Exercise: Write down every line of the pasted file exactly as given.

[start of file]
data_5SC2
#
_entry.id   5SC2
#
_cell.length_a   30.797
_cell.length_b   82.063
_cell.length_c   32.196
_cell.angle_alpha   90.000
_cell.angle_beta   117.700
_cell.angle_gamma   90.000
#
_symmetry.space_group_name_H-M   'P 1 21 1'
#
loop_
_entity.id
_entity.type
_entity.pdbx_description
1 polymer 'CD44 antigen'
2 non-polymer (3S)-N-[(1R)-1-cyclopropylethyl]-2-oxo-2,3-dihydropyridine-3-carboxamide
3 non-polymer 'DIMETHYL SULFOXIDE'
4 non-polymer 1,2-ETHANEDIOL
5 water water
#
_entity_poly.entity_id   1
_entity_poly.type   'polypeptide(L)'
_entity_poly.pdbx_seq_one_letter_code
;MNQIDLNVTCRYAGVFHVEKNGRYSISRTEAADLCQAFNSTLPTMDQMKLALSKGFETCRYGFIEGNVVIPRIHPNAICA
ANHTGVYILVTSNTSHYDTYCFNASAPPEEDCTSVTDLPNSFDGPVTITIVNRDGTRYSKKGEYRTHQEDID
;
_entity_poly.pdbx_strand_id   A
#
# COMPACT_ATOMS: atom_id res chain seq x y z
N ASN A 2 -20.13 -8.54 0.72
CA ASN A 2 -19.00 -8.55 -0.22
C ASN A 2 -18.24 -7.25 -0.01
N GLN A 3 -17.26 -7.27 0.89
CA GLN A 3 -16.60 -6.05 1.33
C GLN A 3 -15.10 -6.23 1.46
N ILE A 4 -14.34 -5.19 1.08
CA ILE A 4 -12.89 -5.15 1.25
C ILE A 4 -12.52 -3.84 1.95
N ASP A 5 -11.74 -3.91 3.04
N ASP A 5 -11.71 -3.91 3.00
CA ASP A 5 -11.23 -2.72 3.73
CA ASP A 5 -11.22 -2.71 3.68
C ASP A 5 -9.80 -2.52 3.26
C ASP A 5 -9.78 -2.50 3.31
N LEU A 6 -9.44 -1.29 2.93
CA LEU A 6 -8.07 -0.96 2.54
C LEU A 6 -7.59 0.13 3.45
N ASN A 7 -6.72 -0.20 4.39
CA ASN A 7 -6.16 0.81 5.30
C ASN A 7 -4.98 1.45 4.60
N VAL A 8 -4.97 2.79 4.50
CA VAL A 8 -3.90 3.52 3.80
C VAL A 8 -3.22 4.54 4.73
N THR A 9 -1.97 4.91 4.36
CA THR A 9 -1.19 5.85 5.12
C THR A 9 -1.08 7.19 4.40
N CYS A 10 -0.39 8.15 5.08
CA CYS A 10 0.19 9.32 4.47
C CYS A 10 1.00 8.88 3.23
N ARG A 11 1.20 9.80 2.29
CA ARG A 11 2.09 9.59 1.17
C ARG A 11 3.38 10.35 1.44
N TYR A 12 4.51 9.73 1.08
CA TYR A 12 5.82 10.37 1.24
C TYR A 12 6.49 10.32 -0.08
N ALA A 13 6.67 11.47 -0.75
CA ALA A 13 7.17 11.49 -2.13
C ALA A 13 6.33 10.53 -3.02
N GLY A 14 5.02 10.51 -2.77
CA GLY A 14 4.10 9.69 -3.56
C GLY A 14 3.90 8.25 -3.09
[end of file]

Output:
data_5SC2
#
_entry.id   5SC2
#
_cell.length_a   30.797
_cell.length_b   82.063
_cell.length_c   32.196
_cell.angle_alpha   90.000
_cell.angle_beta   117.700
_cell.angle_gamma   90.000
#
_symmetry.space_group_name_H-M   'P 1 21 1'
#
loop_
_entity.id
_entity.type
_entity.pdbx_description
1 polymer 'CD44 antigen'
2 non-polymer (3S)-N-[(1R)-1-cyclopropylethyl]-2-oxo-2,3-dihydropyridine-3-carboxamide
3 non-polymer 'DIMETHYL SULFOXIDE'
4 non-polymer 1,2-ETHANEDIOL
5 water water
#
_entity_poly.entity_id   1
_entity_poly.type   'polypeptide(L)'
_entity_poly.pdbx_seq_one_letter_code
;MNQIDLNVTCRYAGVFHVEKNGRYSISRTEAADLCQAFNSTLPTMDQMKLALSKGFETCRYGFIEGNVVIPRIHPNAICA
ANHTGVYILVTSNTSHYDTYCFNASAPPEEDCTSVTDLPNSFDGPVTITIVNRDGTRYSKKGEYRTHQEDID
;
_entity_poly.pdbx_strand_id   A
#
# COMPACT_ATOMS: atom_id res chain seq x y z
N ASN A 2 -20.13 -8.54 0.72
CA ASN A 2 -19.00 -8.55 -0.22
C ASN A 2 -18.24 -7.25 -0.01
N GLN A 3 -17.26 -7.27 0.89
CA GLN A 3 -16.60 -6.05 1.33
C GLN A 3 -15.10 -6.23 1.46
N ILE A 4 -14.34 -5.19 1.08
CA ILE A 4 -12.89 -5.15 1.25
C ILE A 4 -12.52 -3.84 1.95
N ASP A 5 -11.74 -3.91 3.04
N ASP A 5 -11.71 -3.91 3.00
CA ASP A 5 -11.23 -2.72 3.73
CA ASP A 5 -11.22 -2.71 3.68
C ASP A 5 -9.80 -2.52 3.26
C ASP A 5 -9.78 -2.50 3.31
N LEU A 6 -9.44 -1.29 2.93
CA LEU A 6 -8.07 -0.96 2.54
C LEU A 6 -7.59 0.13 3.45
N ASN A 7 -6.72 -0.20 4.39
CA ASN A 7 -6.16 0.81 5.30
C ASN A 7 -4.98 1.45 4.60
N VAL A 8 -4.97 2.79 4.50
CA VAL A 8 -3.90 3.52 3.80
C VAL A 8 -3.22 4.54 4.73
N THR A 9 -1.97 4.91 4.36
CA THR A 9 -1.19 5.85 5.12
C THR A 9 -1.08 7.19 4.40
N CYS A 10 -0.39 8.15 5.08
CA CYS A 10 0.19 9.32 4.47
C CYS A 10 1.00 8.88 3.23
N ARG A 11 1.20 9.80 2.29
CA ARG A 11 2.09 9.59 1.17
C ARG A 11 3.38 10.35 1.44
N TYR A 12 4.51 9.73 1.08
CA TYR A 12 5.82 10.37 1.24
C TYR A 12 6.49 10.32 -0.08
N ALA A 13 6.67 11.47 -0.75
CA ALA A 13 7.17 11.49 -2.13
C ALA A 13 6.33 10.53 -3.02
N GLY A 14 5.02 10.51 -2.77
CA GLY A 14 4.10 9.69 -3.56
C GLY A 14 3.90 8.25 -3.09